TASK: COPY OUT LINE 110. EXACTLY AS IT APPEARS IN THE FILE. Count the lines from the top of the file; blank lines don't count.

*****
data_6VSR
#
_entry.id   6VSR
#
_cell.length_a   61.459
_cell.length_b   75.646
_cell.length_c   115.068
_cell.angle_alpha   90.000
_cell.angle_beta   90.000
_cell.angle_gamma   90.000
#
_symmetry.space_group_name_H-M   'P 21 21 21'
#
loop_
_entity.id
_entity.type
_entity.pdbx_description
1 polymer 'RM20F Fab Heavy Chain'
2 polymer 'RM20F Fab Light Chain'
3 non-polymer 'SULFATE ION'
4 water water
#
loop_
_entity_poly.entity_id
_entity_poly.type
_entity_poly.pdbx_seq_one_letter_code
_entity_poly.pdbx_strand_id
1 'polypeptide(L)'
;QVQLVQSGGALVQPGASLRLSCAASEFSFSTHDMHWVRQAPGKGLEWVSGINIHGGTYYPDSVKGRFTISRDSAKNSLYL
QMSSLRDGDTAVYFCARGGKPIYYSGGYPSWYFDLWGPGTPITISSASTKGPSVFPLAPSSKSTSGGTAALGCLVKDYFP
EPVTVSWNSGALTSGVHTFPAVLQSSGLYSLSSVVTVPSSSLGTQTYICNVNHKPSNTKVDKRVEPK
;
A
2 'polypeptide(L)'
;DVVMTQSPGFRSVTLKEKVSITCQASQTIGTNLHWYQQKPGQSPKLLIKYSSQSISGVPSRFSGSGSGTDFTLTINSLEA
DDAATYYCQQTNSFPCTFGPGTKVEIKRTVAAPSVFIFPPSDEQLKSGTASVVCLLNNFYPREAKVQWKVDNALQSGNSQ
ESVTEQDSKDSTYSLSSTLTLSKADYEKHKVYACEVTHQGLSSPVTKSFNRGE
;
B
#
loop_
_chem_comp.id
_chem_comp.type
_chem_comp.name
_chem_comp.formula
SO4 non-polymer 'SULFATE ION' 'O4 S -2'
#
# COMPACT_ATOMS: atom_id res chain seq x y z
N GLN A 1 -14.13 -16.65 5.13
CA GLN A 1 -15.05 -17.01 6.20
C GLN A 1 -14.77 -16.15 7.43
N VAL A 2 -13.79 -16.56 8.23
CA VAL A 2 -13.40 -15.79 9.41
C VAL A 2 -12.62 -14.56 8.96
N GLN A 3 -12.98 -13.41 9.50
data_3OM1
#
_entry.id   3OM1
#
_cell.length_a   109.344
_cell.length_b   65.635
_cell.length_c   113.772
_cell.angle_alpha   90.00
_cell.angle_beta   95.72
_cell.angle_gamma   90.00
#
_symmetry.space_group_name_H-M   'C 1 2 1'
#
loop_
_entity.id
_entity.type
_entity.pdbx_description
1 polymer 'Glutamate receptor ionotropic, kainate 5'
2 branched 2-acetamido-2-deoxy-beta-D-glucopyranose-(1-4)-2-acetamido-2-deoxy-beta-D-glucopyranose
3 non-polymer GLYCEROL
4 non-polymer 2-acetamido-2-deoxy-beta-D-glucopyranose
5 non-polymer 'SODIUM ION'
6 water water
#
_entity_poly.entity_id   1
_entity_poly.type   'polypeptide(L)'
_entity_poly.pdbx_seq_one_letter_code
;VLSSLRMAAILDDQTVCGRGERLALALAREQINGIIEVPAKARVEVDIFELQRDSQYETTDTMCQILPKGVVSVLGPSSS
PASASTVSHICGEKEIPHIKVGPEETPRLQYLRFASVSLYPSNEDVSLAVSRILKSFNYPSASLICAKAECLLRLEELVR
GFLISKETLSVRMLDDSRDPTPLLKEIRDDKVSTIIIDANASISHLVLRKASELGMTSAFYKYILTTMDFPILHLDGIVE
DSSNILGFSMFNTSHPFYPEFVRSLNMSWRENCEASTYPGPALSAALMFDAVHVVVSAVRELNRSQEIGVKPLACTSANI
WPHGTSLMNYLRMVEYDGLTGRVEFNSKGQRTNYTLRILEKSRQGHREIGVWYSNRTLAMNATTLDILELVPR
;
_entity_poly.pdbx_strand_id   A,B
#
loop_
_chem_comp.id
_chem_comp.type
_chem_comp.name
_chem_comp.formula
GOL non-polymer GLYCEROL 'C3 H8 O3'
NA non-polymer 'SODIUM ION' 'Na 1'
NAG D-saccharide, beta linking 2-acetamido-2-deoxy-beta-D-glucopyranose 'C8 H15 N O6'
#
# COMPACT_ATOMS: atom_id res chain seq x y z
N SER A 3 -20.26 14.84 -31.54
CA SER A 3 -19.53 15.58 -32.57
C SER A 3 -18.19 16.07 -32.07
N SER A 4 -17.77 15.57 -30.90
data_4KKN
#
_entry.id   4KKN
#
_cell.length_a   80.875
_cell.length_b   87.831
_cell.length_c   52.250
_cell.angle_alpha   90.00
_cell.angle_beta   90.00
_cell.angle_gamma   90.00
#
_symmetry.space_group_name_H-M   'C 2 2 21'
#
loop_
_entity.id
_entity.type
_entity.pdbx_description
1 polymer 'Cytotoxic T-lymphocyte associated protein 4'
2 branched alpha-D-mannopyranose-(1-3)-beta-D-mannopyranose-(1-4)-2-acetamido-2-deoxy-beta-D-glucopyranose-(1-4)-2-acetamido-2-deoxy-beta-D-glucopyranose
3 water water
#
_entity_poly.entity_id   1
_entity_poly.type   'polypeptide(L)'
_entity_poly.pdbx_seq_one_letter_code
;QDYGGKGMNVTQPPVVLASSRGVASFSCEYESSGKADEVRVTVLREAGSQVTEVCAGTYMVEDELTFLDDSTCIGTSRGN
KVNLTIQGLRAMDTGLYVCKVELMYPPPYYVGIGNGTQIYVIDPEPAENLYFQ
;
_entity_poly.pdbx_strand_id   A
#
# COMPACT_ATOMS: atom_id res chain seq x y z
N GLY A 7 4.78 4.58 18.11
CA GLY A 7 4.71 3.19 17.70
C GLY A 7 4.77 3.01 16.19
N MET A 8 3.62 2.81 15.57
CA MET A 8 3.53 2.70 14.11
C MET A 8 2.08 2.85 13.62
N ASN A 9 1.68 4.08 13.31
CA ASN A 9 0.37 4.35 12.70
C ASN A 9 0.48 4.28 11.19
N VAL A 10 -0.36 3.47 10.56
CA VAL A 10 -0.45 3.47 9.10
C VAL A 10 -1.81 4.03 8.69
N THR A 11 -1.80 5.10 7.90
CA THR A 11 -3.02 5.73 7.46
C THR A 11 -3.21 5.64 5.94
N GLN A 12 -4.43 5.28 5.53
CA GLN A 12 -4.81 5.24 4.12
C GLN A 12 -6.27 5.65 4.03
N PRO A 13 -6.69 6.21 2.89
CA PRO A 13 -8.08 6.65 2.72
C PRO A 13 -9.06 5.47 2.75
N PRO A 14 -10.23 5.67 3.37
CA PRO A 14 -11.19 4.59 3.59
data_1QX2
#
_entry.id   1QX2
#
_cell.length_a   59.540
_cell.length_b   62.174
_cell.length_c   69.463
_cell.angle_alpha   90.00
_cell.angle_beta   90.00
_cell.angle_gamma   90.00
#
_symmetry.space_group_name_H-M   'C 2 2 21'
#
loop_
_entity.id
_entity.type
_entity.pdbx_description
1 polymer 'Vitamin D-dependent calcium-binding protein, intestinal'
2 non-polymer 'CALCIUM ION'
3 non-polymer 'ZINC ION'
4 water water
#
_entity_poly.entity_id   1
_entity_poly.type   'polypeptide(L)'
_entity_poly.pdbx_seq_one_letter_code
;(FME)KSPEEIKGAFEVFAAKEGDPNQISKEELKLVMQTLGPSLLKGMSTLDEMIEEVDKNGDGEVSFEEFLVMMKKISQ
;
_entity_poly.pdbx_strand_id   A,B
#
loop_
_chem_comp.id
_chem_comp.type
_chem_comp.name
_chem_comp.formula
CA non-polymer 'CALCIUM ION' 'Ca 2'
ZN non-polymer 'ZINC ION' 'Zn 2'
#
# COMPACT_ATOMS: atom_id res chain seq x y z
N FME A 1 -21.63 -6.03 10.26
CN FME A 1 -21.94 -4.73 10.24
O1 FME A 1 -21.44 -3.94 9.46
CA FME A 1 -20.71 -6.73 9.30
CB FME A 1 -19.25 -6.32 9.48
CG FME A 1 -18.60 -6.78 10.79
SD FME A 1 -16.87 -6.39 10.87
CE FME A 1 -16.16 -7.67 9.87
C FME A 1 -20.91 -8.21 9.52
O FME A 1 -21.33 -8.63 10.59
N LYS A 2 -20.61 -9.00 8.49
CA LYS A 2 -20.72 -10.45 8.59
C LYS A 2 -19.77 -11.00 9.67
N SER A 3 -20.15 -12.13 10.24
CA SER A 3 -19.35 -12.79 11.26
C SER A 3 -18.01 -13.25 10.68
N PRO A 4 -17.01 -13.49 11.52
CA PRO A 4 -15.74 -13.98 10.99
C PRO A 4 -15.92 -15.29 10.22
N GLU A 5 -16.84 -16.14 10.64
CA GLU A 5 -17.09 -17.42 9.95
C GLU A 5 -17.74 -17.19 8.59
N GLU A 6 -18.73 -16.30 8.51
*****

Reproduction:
_cell.length_b   87.831